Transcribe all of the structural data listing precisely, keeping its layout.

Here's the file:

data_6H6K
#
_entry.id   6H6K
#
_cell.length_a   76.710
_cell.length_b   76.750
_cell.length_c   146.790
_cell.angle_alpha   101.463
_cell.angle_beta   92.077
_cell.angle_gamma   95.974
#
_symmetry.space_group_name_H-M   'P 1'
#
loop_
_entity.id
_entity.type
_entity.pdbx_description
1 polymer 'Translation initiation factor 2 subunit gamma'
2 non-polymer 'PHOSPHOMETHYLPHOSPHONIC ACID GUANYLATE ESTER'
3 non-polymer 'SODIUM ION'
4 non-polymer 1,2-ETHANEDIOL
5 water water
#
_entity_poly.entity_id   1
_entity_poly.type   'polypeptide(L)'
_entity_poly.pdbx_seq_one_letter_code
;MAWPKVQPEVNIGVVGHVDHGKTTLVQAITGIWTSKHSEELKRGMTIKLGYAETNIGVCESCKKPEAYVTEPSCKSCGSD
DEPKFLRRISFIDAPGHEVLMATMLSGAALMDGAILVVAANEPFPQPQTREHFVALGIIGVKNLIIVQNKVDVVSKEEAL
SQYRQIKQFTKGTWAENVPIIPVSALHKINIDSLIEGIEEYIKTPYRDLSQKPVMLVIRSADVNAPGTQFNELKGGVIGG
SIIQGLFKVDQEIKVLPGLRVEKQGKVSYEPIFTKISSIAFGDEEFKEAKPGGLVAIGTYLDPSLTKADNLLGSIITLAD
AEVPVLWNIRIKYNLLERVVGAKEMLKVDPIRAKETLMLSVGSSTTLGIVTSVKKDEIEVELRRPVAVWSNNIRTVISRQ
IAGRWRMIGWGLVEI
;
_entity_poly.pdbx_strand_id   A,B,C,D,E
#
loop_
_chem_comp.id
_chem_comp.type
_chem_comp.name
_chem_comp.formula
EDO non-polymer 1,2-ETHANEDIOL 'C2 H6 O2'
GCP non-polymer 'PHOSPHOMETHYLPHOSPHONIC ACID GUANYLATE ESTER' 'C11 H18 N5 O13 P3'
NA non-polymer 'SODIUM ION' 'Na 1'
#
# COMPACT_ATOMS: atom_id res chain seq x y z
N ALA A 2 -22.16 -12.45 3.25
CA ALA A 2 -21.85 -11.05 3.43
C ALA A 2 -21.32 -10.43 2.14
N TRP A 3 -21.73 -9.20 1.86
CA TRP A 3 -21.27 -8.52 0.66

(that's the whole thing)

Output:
data_6H6K
#
_entry.id   6H6K
#
_cell.length_a   76.710
_cell.length_b   76.750
_cell.length_c   146.790
_cell.angle_alpha   101.463
_cell.angle_beta   92.077
_cell.angle_gamma   95.974
#
_symmetry.space_group_name_H-M   'P 1'
#
loop_
_entity.id
_entity.type
_entity.pdbx_description
1 polymer 'Translation initiation factor 2 subunit gamma'
2 non-polymer 'PHOSPHOMETHYLPHOSPHONIC ACID GUANYLATE ESTER'
3 non-polymer 'SODIUM ION'
4 non-polymer 1,2-ETHANEDIOL
5 water water
#
_entity_poly.entity_id   1
_entity_poly.type   'polypeptide(L)'
_entity_poly.pdbx_seq_one_letter_code
;MAWPKVQPEVNIGVVGHVDHGKTTLVQAITGIWTSKHSEELKRGMTIKLGYAETNIGVCESCKKPEAYVTEPSCKSCGSD
DEPKFLRRISFIDAPGHEVLMATMLSGAALMDGAILVVAANEPFPQPQTREHFVALGIIGVKNLIIVQNKVDVVSKEEAL
SQYRQIKQFTKGTWAENVPIIPVSALHKINIDSLIEGIEEYIKTPYRDLSQKPVMLVIRSADVNAPGTQFNELKGGVIGG
SIIQGLFKVDQEIKVLPGLRVEKQGKVSYEPIFTKISSIAFGDEEFKEAKPGGLVAIGTYLDPSLTKADNLLGSIITLAD
AEVPVLWNIRIKYNLLERVVGAKEMLKVDPIRAKETLMLSVGSSTTLGIVTSVKKDEIEVELRRPVAVWSNNIRTVISRQ
IAGRWRMIGWGLVEI
;
_entity_poly.pdbx_strand_id   A,B,C,D,E
#
loop_
_chem_comp.id
_chem_comp.type
_chem_comp.name
_chem_comp.formula
EDO non-polymer 1,2-ETHANEDIOL 'C2 H6 O2'
GCP non-polymer 'PHOSPHOMETHYLPHOSPHONIC ACID GUANYLATE ESTER' 'C11 H18 N5 O13 P3'
NA non-polymer 'SODIUM ION' 'Na 1'
#
# COMPACT_ATOMS: atom_id res chain seq x y z
N ALA A 2 -22.16 -12.45 3.25
CA ALA A 2 -21.85 -11.05 3.43
C ALA A 2 -21.32 -10.43 2.14
N TRP A 3 -21.73 -9.20 1.86
CA TRP A 3 -21.27 -8.52 0.66